Summer Plans: Prof. Ramey

We asked the faculty what they were up to this summer; after all, just because the Spring semester is done doesn’t mean they’re all off gardening. And so this is what we learned…

Prof. Steven Ramey has a busy summer ahead tackling a few pieces of a larger overall project considering how we describe and narrate. One project involves experimenting with alternative approaches to ethnographic description using his own fieldwork, and the other is looking at historical narratives and the ways that critical theory should influence our narrative choices. These projects require reviewing a variety of sources, including contested accounts of Indian history, and working through some contrasting approaches. In addition to these projects, he will be preparing, as always, for teaching both undergraduate and M.A. courses in the fall semester.

Summer Plans: Prof. Altman

We asked the faculty what they were up to this summer; after all, just because the Spring semester is done doesn’t mean they’re all off gardening. And so this is what we learned…

Prof. Altman will be spending the summer doing a lot of reading in primary and secondary sources for two projects. Indeed he has stacks of books piled high in his office. First, he is working on a journal article tentatively titled “Evangelical, Evangelicals, Evangelicalism” that re-describes what so many American religious historians have categorized as “evangelicalism” in America. Second, he is in the very early stages of a large research project that seeks to understand religion in America by putting it into the broader context of European political philosophy after the Reformation. He is wondering if both of these projects might end up being the same project in the end. Prof. Altman is also teaching REL 100 during the summer term and revising his REL 502: Religious Studies and Public Humanities Foundations course and REL 241: American Religious History courses for the coming fall.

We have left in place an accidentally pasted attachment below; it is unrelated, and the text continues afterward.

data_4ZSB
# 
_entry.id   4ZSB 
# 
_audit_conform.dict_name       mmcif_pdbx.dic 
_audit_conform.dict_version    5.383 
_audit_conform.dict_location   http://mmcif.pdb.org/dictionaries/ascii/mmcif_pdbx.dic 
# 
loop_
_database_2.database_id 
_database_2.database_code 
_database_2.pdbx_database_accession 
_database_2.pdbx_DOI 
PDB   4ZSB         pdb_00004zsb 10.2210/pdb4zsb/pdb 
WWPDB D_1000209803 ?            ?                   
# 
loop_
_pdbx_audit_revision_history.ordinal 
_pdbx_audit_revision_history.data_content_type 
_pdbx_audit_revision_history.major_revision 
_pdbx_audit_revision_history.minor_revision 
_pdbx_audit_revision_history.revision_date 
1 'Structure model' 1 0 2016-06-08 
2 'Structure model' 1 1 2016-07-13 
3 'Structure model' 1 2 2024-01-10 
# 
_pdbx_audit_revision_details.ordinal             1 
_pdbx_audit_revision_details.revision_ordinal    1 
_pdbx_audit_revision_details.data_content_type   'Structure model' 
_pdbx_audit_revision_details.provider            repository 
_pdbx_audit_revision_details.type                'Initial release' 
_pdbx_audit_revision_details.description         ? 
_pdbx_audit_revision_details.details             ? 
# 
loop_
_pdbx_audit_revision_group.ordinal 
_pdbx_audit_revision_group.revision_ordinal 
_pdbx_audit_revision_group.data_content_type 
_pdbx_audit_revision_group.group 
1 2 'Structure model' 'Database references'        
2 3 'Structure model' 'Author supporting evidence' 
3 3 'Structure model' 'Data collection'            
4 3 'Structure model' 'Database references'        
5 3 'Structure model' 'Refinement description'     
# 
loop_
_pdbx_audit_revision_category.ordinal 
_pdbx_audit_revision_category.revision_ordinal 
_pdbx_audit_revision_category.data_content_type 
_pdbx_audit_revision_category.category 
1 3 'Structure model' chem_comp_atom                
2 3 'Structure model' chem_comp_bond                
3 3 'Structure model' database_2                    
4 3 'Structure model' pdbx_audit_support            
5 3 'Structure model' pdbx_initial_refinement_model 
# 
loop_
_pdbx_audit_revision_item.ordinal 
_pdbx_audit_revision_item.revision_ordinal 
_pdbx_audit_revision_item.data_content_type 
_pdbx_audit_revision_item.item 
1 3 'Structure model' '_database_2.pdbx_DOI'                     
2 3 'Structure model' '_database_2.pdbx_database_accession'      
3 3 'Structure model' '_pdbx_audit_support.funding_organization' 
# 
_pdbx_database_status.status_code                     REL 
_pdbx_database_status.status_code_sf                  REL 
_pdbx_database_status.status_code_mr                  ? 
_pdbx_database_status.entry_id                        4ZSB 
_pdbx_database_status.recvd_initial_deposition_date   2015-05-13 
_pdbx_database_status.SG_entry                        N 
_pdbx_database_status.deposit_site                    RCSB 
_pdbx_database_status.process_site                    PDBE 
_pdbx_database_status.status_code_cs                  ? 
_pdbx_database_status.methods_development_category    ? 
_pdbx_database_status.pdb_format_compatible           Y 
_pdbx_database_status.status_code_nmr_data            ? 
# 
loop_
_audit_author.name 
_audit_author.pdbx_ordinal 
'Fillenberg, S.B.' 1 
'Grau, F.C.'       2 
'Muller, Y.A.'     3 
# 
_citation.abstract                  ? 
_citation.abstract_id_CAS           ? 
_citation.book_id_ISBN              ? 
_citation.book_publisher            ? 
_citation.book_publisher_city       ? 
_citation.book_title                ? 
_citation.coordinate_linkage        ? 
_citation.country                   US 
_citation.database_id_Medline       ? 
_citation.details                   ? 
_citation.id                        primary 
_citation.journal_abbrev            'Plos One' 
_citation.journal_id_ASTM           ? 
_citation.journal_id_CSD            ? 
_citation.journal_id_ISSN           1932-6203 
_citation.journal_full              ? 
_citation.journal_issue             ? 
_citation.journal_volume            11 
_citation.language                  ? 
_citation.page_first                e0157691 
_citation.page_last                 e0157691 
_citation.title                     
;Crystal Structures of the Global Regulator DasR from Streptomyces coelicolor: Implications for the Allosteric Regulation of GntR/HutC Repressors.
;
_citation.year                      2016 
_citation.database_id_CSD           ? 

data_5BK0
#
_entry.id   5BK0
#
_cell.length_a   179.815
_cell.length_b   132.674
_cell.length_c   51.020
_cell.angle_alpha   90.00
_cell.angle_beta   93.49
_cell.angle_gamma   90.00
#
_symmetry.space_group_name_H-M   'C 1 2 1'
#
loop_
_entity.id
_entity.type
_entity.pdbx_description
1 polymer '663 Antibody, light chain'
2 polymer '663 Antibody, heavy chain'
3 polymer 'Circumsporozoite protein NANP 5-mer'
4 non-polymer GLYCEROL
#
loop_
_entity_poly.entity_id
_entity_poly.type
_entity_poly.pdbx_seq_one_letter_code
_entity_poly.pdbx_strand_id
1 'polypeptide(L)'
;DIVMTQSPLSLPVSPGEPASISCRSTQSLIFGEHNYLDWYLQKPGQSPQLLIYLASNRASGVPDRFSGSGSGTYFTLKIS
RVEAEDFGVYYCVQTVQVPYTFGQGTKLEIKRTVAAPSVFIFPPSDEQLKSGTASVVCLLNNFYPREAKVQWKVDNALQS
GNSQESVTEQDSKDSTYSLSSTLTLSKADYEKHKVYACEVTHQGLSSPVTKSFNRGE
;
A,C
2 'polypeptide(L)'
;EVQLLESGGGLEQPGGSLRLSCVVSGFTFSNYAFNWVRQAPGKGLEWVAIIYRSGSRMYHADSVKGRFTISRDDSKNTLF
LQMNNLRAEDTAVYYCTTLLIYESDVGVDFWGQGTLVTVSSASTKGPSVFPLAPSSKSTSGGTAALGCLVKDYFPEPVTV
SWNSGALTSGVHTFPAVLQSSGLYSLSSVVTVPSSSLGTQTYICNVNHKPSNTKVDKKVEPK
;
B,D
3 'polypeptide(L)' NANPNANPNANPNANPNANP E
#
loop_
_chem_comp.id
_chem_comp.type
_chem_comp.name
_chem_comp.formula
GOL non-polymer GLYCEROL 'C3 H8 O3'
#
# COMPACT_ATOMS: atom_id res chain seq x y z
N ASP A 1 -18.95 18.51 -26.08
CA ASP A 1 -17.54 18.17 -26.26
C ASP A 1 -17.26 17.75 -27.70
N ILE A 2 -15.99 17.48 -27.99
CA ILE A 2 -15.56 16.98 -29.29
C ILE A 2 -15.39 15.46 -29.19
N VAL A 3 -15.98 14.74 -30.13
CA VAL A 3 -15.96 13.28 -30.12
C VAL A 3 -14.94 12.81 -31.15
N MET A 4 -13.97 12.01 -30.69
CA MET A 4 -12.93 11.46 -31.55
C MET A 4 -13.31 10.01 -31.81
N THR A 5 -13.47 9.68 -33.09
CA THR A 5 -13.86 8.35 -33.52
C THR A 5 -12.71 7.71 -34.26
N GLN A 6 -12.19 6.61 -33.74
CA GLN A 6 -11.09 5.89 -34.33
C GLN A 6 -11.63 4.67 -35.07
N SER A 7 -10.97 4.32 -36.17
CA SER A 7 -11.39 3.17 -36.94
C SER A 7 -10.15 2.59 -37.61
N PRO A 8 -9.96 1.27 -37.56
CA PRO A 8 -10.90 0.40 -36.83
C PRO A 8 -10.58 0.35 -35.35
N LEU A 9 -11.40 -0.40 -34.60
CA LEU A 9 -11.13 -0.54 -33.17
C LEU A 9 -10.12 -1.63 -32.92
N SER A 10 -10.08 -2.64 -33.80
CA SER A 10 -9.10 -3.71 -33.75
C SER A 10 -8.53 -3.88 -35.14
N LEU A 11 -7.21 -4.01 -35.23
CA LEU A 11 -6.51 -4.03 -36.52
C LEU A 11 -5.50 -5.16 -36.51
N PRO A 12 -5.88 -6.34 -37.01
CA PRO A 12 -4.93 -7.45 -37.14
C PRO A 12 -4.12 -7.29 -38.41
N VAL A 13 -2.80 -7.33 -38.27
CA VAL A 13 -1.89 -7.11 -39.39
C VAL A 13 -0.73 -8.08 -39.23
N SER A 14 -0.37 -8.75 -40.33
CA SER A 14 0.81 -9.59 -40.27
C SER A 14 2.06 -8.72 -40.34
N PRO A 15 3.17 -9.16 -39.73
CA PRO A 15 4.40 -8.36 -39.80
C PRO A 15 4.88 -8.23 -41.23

Summer Plans: Prof. Simmons

We asked the faculty what they were up to this summer; after all, just because the Spring semester is done doesn’t mean they’re all off gardening. And so this is what we learned…

Prof. Simmons was recently selected by UA’s College of Arts and Sciences for a funded residency at the National Humanities Center during the month of June. The center provides office space and library support to assist scholars in their research and writing. While there, she will spend her time working on two book projects. The first is Race and New Modernism (co-authored with James A. Crank), the manuscript of which will be submitted to Bloomsbury Academic in August. The volume will be included in the press’s New Modernisms series. She will also be continuing work on her second monograph, tentatively entitled Sourcing Slave Religion: Theorizing Experience in the American South. This summer will also see some revisions to the Graduate Handbook as Prof. Simmons prepares to greet the incoming and returning MA students in her role as Graduate Director.

Summer Plans: Prof. Newton

We asked the faculty what they were up to this summer; after all, just because the Spring semester is done doesn’t mean they’re all off gardening. And so this is what we learned…

This summer Prof. Newton — who will be joining us here ay UA in the Fall — will be wrapping up the last of his teaching commitments at Elizabethtown College. In addition, he’ll be working on the final edits for his first book, Identifying Roots: Alex Haley and the Anthropology of Scriptures (Equinox 2019) as well as working on an essay for NAASR on religion, race, and ethnicity. He’ll also be getting his ducks in a row to to launch some new research (i.e., his second book, based around talks he’s given to the department) and teaching projects (i.e. his Islam class in the Fall) once he gets to Tuscaloosa.